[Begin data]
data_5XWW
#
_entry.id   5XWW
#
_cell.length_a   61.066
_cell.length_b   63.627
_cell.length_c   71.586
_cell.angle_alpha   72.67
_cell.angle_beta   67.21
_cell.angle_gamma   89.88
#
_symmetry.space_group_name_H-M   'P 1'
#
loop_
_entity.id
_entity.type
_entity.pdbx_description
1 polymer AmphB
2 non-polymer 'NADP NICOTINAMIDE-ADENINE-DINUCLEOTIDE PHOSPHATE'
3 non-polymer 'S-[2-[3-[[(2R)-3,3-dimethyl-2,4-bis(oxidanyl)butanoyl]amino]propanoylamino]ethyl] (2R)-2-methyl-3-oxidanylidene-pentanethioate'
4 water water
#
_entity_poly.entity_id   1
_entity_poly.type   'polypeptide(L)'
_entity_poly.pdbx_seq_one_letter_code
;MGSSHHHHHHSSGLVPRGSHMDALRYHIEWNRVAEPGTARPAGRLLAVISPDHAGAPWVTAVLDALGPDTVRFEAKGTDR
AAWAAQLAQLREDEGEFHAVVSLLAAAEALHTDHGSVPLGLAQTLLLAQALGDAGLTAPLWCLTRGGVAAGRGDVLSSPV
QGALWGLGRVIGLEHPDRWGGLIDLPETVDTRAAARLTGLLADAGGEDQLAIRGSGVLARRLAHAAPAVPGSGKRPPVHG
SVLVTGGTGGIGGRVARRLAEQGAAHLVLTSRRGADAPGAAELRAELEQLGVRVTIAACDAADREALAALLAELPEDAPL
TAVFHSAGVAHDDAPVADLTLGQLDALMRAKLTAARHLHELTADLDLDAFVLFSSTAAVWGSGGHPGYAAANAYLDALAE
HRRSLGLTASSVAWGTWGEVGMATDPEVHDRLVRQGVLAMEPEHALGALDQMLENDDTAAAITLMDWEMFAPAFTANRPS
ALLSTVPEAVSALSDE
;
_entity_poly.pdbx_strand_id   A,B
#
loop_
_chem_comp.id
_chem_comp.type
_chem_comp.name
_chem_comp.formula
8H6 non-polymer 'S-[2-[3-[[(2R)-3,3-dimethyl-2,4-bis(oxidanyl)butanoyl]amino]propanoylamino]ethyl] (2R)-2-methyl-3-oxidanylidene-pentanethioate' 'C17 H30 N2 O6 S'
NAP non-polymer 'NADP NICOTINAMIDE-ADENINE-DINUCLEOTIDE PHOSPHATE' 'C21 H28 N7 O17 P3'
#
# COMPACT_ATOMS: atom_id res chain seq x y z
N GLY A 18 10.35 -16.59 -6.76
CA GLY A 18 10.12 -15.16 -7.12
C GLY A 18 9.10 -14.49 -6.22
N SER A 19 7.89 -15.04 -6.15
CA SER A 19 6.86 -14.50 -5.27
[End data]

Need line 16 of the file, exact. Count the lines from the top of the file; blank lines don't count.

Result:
_entity.type